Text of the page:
There are several major types of anxiety disorders:
Generalized anxiety disorder is characterized by persistent worry or anxious feelings. People with this disorder worry about a number of concerns, such as health problems or finances. Symptoms include restlessness, irritability, muscle tension, difficulty concentrating, sleep problems and generally feeling on edge.
Panic disorder is marked by recurrent panic attacks that include symptoms such as sweating, trembling, shortness of breath or a feeling of choking, a pounding heart or rapid heart rate, and feelings of dread. People who experience panic attacks often become fearful about when the next episode will occur (anticipatory anxiety), which can cause them to change or restrict their normal activities.
Phobias are intense fears about certain objects (spiders or snakes, for instance) or situations (such as flying in aeroplanes) that are distressing or intrusive.
Social anxiety disorder is also known as social phobia. People with this disorder are fearful of social situations in which they might feel embarrassed or judged. They typically feel nervous spending time in social settings, feel self-conscious in front of others, and worry about being rejected by or offending others.
Cognitive Behavioural Therapy as treatment
The recommended treatment for anxiety disorders is psychological treatment (usually cognitive behavioural therapy). The best type of psychological treatment for anxiety disorders is cognitive behavioural therapy (CBT). When a person starts to do CBT he will start by learning about healthy anxiety and the way our brains handle anxiety. Then he will learn how to challenge his unhelpful thoughts and control his anxious thoughts and behaviours.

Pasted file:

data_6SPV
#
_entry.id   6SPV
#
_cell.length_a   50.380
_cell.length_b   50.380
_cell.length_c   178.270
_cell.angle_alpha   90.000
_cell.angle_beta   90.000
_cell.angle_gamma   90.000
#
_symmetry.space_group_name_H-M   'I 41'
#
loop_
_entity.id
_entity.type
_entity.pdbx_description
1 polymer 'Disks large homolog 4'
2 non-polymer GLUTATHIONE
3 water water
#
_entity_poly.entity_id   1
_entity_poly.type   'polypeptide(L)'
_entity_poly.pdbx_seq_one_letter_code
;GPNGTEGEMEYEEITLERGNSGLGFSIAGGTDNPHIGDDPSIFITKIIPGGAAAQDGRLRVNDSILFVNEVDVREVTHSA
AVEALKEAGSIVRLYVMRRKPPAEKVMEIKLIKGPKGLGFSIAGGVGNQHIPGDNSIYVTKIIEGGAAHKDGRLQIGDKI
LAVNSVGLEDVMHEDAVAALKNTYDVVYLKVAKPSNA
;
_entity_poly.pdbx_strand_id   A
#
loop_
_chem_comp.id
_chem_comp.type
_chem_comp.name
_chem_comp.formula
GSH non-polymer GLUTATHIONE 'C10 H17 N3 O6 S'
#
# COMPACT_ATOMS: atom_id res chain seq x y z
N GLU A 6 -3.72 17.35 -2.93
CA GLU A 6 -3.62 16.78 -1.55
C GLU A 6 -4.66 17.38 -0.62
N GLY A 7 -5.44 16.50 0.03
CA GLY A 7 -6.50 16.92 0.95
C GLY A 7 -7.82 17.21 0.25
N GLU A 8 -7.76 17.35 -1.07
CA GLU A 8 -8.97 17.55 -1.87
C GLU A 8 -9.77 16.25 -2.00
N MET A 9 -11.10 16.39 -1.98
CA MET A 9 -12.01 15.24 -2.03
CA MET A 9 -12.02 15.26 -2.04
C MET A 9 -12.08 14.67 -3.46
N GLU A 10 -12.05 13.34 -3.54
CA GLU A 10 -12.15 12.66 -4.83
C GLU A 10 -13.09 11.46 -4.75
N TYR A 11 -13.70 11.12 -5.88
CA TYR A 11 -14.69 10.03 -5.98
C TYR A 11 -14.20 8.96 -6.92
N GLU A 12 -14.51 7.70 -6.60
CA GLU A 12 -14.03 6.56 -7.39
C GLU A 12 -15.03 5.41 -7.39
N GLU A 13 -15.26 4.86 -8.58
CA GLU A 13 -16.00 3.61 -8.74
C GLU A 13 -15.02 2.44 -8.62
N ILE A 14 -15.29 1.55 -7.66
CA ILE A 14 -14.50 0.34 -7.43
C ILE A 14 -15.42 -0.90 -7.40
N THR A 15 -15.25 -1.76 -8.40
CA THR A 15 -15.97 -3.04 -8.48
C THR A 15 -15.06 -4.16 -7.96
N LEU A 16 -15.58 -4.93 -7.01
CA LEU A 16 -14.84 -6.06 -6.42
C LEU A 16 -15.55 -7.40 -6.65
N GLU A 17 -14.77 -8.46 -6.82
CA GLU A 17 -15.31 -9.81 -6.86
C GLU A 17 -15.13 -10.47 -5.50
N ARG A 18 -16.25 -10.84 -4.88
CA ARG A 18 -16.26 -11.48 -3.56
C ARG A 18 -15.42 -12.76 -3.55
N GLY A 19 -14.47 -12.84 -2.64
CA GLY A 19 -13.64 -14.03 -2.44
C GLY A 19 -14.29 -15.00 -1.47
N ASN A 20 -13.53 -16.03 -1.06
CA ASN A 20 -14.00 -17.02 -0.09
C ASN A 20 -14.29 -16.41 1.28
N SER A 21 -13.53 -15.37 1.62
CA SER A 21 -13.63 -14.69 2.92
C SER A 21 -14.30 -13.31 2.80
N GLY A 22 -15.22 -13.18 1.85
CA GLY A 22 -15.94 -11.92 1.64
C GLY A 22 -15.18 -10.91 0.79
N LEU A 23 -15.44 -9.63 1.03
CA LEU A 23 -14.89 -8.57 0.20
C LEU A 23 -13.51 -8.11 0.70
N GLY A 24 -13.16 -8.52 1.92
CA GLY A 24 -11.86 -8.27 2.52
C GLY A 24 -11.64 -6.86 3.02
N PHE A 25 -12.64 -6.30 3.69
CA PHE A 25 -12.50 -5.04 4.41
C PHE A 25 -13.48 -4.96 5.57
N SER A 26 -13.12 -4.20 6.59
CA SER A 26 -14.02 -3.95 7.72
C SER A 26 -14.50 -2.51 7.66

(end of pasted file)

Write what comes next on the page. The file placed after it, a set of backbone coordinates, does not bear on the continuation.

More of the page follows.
Treatment can help, and for many anxiety problems, therapy is often the most effective option. Therapy can help you uncover the underlying causes of your worries and fears; learn how to relax; look at situations in new, less frightening ways; and develop better coping and problem-solving skills. Therapy gives you the tools to overcome anxiety and teaches you how to use them. Many people improve significantly within 8 to 10 therapy sessions.
CBT addresses negative patterns and distortions in the way we look at the world and ourselves. As the name suggests, this involves two main components: Cognitive therapy examines how negative thoughts, or cognitions, contribute to anxiety; Behavior therapy examines how one behaves and reacts in situations that trigger anxiety.
The basic premise of CBT is that our thoughts—not external events—affect the way we feel. In other words, it’s not the situation you’re in that determines how you feel, but your perception of the situation. The same event can lead to completely different emotions in different people. It all depends on our individual expectations, attitudes, and beliefs. For people with anxiety disorders, negative ways of thinking fuel the negative emotions of anxiety and fear. The goal of cognitive-behavioural therapy for anxiety is to identify and correct these negative thoughts and beliefs. The idea is that if one changes the way he thinks, he can change the way he feels. Cognitive restructuring is a process in which one challenges the negative thinking patterns that contribute to your anxiety, replacing them with more positive, realistic thoughts.
Exposure therapy, as the name suggests, exposes one to the situations or objects one fears. The idea is that through repeated exposures, one will feel an increasing sense of control over the situation and your anxiety will diminish.
Exercise can help us to deal with stress and anxiety. As little as 30 minutes of exercise three to five times a week can provide significant anxiety relief. To achieve the maximum benefit, aim for at least an hour of aerobic exercise on most days.
Relaxation techniques such as deep breathing, progressive muscle relaxation and visualisation techniques, can reduce anxiety and increase feelings of emotional well-being.
It is also useful to examine our lives for stress and look for ways to minimize it. Avoid people who make you anxious, be assertive and say no when others give one extra duties and responsibilities.